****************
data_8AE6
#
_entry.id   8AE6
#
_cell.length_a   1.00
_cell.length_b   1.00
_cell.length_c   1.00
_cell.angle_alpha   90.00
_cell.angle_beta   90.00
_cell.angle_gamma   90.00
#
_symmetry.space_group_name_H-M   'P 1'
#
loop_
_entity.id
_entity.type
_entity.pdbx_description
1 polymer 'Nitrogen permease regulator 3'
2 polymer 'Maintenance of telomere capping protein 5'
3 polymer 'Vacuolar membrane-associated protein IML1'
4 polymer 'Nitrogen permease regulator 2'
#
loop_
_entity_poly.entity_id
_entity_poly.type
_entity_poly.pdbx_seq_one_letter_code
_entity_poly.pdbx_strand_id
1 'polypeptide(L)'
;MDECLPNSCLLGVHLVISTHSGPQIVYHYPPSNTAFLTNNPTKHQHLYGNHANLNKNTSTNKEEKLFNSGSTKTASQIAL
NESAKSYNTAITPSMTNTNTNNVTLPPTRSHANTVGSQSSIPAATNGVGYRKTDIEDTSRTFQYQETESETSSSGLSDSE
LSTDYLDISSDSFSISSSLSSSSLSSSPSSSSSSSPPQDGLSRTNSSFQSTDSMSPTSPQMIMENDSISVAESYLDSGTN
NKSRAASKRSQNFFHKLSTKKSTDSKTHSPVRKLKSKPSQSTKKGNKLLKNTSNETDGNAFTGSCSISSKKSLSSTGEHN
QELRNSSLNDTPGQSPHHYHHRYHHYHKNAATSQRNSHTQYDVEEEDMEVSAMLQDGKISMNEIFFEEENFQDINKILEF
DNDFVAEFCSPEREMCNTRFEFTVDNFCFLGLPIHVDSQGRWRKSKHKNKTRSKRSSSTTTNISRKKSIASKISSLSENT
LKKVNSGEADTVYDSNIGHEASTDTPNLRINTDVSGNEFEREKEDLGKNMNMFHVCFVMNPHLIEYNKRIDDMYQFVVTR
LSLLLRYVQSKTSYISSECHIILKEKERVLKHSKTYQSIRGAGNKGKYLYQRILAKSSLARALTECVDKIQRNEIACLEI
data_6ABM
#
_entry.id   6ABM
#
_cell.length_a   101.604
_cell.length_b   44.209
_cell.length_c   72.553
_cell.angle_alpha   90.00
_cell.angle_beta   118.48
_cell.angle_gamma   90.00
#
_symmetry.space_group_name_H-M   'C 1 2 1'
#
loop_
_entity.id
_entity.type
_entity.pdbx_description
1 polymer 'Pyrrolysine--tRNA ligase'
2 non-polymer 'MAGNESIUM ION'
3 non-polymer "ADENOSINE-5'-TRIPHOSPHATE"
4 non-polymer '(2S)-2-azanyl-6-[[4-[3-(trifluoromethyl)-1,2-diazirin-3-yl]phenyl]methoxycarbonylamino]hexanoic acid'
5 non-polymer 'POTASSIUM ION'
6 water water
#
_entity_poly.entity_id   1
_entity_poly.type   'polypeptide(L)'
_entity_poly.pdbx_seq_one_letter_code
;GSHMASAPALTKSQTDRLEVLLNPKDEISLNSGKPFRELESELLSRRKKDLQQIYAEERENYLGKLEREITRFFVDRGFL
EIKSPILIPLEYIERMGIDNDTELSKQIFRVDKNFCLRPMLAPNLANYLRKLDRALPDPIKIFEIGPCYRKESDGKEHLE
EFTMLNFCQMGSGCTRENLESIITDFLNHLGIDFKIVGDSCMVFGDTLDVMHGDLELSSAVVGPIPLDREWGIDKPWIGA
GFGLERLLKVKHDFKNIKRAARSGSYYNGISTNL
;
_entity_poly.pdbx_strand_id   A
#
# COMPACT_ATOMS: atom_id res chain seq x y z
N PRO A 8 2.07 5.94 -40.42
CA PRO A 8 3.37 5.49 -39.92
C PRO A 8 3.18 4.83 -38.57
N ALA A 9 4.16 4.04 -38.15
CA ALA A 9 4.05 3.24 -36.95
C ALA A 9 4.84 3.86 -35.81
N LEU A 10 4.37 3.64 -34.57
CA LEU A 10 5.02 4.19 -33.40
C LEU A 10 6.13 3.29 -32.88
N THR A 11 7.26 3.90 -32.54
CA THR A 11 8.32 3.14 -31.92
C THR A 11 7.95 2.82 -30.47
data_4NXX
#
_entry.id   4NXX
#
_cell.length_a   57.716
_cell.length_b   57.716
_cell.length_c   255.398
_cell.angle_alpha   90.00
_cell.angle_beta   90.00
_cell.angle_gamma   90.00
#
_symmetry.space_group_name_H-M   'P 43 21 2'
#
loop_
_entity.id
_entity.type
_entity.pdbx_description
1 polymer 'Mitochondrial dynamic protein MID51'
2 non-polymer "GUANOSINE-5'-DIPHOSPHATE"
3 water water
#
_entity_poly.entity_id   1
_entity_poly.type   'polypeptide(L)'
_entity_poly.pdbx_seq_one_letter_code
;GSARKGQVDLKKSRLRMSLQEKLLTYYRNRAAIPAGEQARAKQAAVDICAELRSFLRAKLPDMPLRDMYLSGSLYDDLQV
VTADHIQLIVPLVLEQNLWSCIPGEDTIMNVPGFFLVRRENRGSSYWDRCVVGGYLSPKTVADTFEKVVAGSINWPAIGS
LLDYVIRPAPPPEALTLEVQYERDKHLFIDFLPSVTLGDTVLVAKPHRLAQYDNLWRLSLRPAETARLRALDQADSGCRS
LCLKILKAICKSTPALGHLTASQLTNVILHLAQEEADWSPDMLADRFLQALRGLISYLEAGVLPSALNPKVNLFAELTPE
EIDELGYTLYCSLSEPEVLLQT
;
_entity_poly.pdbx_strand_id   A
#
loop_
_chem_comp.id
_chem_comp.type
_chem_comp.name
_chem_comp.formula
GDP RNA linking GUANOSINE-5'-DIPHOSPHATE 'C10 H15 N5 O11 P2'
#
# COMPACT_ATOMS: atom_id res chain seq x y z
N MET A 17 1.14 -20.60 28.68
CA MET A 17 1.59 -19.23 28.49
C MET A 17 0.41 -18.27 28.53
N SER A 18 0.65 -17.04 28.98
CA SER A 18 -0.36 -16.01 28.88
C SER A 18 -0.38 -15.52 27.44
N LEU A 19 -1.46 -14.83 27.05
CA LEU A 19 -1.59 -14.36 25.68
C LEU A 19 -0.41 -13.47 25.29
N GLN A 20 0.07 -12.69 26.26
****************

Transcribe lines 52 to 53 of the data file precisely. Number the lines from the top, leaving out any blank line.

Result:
_entity.type
_entity.pdbx_description